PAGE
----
Observation and Autonomy

In this series of articles, we will look at the history and challenges of autonomous robotics with the aim of offering insights into the missing elements of large-scale autonomy deployment.

Part 2 :

Observation is about learning

As a result of the DARPA Challenge in 2015, many questions emerged about the magic recipe for achieving the expected autonomy. One question remained: 

Wouldn’t it be better to rethink the vision system and the use of sensors to put intelligence back at the heart of autonomous systems?

This question continues to animate the R&D departments of many robotics companies in search of autonomy. Some have turned to the use of a multiplicity of sensors, with lidar still the favorite. This method concentrates the expertise of vision systems on the information and the precision coming from the sensors more than on the understanding of the scene and the behaviors of the entities present. 

This is where current vision systems have some limitations. In addition, the costs related to the acquisition, integration, fusion of sensors and the lack of interpretation of scenes reinforce these limits in the long term, encouraging the paradigm change launched by the race to artificial intelligence and deep learning systems. 

The challenge here is to put forward the understanding of the world, to allow the robot to observe and learn by itself. Thus, it will be able to analyze its environment and make the right decisions, just as a child observes its environment to understand how to interact with it as it grows.

Recap of the magic recipe:

From sensor to model fusion

It was in 2015 that Tesla appropriated the magic recipe by taking the challenge of using only camera sensors (just as humans use their eyes to move), machine learning and model development to replace lidar perception. Tesla used the hundreds of hours of driving all these customer vehicles to train a set of basic ML models (detection of cars, pedestrians, signs, lines, etc). 

This recipe, transformed by Tesla, relies on the development of intelligence and not sensors. The use of several cameras called stereovision (similar to human vision) allows the reconstruction of a scene in three dimensions and 360 degrees. These stereo cameras provide depth information and semantic understanding of the environment.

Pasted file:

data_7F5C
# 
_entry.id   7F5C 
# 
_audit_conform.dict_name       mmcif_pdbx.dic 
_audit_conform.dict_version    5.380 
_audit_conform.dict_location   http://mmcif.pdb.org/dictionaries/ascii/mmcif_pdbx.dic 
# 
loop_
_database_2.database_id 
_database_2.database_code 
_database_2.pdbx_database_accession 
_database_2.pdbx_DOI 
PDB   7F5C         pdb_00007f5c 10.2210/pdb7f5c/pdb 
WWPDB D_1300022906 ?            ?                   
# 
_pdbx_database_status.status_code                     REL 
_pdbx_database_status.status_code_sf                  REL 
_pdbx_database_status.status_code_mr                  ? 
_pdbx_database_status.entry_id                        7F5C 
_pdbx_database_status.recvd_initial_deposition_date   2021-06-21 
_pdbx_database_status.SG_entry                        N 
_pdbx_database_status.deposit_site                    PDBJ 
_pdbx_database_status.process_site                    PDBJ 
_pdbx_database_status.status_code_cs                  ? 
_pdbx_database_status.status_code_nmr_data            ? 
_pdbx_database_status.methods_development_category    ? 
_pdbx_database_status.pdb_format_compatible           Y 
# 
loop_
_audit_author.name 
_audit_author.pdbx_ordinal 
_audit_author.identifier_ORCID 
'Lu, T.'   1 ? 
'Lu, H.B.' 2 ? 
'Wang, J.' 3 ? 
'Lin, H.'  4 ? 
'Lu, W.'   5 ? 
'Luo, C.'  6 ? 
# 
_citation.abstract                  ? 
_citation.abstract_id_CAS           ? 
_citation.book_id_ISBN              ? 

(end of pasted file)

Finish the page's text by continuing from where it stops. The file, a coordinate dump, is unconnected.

The difference: Lidars give only depth information while cameras give visual information necessary to understand semantics (meaning of signs, especially language).

Today, Tesla’s solution remains the most reliable and is able to bring the cars to a level 3 autonomy. Tesla has nevertheless transformed a sensor fusion problem (aggregating camera data with lidar, radar, etc.) into a vision model fusion problem (manually aggregating data from a multitude of separate but interdependent ML models).

Could the manual fusion of these models be a barrier to Tesla’s development in its autonomous car race? 

It was in 2016 that George Hotz, the founder of Comma.ai, had the ambition to propose an alternative to Tesla’s recipe: turn any car into an autonomous car with a smartphone and a camera. His recipe: an “end to end learning” method. This means that all it needs is a single model responsible for observing and acting on the car (accelerating, braking, turning the wheel). This model decides by itself what action to take according to the observation (difference between an automaton and an autonomous robot, see previous article in this series). The ambition of the founder of comma.ai is to fulfill the functions of a level 2 autonomous car much better than those already existing by privileging the intelligence of the use of data rather than the quantity of it. In fact, this strategy has proven to be efficient and promising as it has outperformed hybrid or manual heuristics-based approaches.

Today, this generic solution (a single network capable of studying and doing several tasks at the same time) remains little adopted by AI and robotics companies who tend to favor the heavy but reliable solution of the magic recipe. Nevertheless, other fields have fully adopted and exploited it, such as NLP (natural language processing). These models are based on huge models that aim to understand how language works in a generic way for this task (called language models). 

Many solutions exist for the autonomous car race, but few people are looking at the issues of interpretation and the place of observation.

Our opinion on observation and its integration into the autonomous car system. The companies wanted to teach a computer to drive a car. As a reminder, a human with only his two eyes and therefore no very advanced sensors can learn to drive a car in about twenty hours. But if we take enough distance, the human does not manage to learn to drive in only 20 hours of driving but in 18 years + 20 hours. This means that he has confronted the world and all possible and unimaginable cases in 18 years of perception and he specializes in the end during these 20 hours of driving. For autonomous cars the case is similar, it is thanks to the observation and therefore to all the databases of visualization of driving, that the car will know how to respond in the most adequate way to a situation.

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Conclusion

The challenges of autonomy do not only concern autonomous cars, which are in their beginning stages, but also the future of robotics in any field on a larger scale.